Through a pilgrim’s eyes: The Byzantine Divine Liturgy on the Eucharistic Pilgrimage route

Byzantine Liturgy Denver Byzantine Divine Liturgy at Holy Protection of the Mother of God Byzantine Catholic Church in downtown Denver on June 8, 2024. | Credit: Kate Quiñones/CNA

About halfway through the western route of the National Eucharistic Pilgrimage, the Perpetual Pilgrims took a quiet respite from the road on Saturday, June 8, to attend an age-old Byzantine Catholic Divine Liturgy in Denver.

Day-to-day, the perpetual pilgrims make their way across the U.S. by walking and driving, sometimes in a procession of cars, with the monstrance holding the Eucharistic Lord in the mobile chapel. 

In addition to their frequent stops at parishes, processions, and service activities, the pilgrims spend much of their time in adoration as the van drives across the country. The Junipero Serra Route began on the coast of California on May 18 and is set to reach Indianapolis in mid-July. 

When they reached Holy Protection of the Mother of God Byzantine Catholic Church, the pilgrims stood with other parishioners and attendees on the rugs laid across the wood floors of the small church, listening to the chant and song.

Unassuming on the outside, the humble but beautiful interior is covered with golden icons and blanketed with detailed rugs for parishioners to stand on and sit during the homily. 

The pilgrimage so far

Jack Krebs, one of the Perpetual Pilgrims, said he joined the pilgrimage because he wanted to share Jesus in the Eucharist.

When asked what his daily life looks like as a pilgrim, he said it varies a lot, depending on the day, the parish, and the diocese. 

“But generally, it will be Mass in the morning and then a quick procession, and then we’ll drive, and we’ll have a driving procession,” he said. “Sometimes it’s with cars following. Other times it’s just having adoration in the van.”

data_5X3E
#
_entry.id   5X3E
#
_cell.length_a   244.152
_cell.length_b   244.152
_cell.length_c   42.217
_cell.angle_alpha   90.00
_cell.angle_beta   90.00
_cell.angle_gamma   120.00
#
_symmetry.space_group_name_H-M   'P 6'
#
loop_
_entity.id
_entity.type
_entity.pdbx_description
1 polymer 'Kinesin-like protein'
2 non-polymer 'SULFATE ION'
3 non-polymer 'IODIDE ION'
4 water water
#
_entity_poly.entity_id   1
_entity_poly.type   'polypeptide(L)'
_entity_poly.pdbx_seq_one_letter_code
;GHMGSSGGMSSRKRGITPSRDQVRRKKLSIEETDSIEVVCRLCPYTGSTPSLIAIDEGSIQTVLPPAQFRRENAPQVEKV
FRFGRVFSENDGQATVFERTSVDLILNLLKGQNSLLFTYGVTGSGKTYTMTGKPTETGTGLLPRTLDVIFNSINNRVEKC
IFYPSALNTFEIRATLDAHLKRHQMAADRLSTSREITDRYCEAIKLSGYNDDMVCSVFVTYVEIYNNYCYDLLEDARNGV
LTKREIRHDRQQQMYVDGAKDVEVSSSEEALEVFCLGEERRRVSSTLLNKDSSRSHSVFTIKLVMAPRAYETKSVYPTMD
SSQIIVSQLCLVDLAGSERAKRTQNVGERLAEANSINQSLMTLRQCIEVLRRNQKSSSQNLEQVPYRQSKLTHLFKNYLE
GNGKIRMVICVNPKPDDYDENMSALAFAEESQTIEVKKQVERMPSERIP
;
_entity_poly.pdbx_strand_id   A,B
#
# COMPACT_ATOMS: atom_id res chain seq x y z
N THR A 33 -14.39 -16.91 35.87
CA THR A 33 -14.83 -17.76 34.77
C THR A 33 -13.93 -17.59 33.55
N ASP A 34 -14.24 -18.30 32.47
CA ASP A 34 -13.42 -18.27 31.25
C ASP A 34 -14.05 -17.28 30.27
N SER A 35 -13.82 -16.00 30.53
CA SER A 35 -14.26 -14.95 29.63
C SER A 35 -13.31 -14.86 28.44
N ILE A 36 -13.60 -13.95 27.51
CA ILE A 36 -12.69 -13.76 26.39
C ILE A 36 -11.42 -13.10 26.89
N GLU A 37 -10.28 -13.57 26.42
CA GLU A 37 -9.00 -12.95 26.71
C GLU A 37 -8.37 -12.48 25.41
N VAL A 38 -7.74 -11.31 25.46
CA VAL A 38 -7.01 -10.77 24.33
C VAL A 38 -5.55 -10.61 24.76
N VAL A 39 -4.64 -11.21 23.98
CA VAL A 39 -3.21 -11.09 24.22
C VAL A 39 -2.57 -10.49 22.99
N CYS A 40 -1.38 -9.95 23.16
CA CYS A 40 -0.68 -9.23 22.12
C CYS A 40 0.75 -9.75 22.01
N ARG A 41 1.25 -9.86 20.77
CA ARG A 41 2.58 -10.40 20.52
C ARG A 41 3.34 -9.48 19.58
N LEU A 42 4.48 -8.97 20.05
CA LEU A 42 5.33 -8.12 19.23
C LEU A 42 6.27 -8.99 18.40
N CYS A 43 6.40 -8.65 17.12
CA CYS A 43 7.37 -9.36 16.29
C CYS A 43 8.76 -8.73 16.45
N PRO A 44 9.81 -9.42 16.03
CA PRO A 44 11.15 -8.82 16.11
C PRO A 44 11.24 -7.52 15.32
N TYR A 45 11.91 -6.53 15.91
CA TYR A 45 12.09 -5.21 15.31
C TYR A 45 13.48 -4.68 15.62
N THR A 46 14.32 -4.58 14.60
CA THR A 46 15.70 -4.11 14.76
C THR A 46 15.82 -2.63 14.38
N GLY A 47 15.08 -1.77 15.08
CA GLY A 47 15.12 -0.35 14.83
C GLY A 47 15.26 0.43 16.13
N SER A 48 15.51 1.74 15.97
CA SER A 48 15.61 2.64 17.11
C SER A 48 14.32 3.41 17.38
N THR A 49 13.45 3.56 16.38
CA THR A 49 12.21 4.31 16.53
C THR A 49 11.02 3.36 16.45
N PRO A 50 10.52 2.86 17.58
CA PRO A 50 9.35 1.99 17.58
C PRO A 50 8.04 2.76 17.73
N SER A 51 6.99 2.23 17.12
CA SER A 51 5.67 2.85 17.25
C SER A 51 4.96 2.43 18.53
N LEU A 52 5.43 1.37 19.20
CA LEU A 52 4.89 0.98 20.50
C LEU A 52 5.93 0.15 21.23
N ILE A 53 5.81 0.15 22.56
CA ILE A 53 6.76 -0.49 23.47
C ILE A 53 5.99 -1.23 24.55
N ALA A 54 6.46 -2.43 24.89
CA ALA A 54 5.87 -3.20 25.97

Jack Krebs (right) and other perpetual pilgrims in the Communion line at a Byzantine Divine Liturgy at Holy Protection of the Mother of God Byzantine Catholic Church in downtown Denver on June 8, 2024. Credit: Kate Quiñones/CNA
Jack Krebs (right) and other perpetual pilgrims in the Communion line at a Byzantine Divine Liturgy at Holy Protection of the Mother of God Byzantine Catholic Church in downtown Denver on June 8, 2024. Credit: Kate Quiñones/CNA

Krebs said it can be difficult to stay focused depending on where they are driving. 

“Through the mountains and through the very beautiful areas, it’s easy to make that your prayer as you’re driving through and reading some of the Psalms,” he said. “It’s really easy to reflect in that way.”

“But there’s other times where you’re just driving through a city and there’s just so much distraction and ads and all this stuff,” he continued. “But it’s also unique because Jesus gets to just bless that place as you go.”

“If he’s really present here, then he will impact all these people,” Krebs continued. “I almost see it as Jesus walking around in Galilee, just laying his hands on people’s heads and blessing them whenever they encounter him.”

During the pilgrimage, Krebs said he has been taking inspiration from both the Psalms and the Gospels.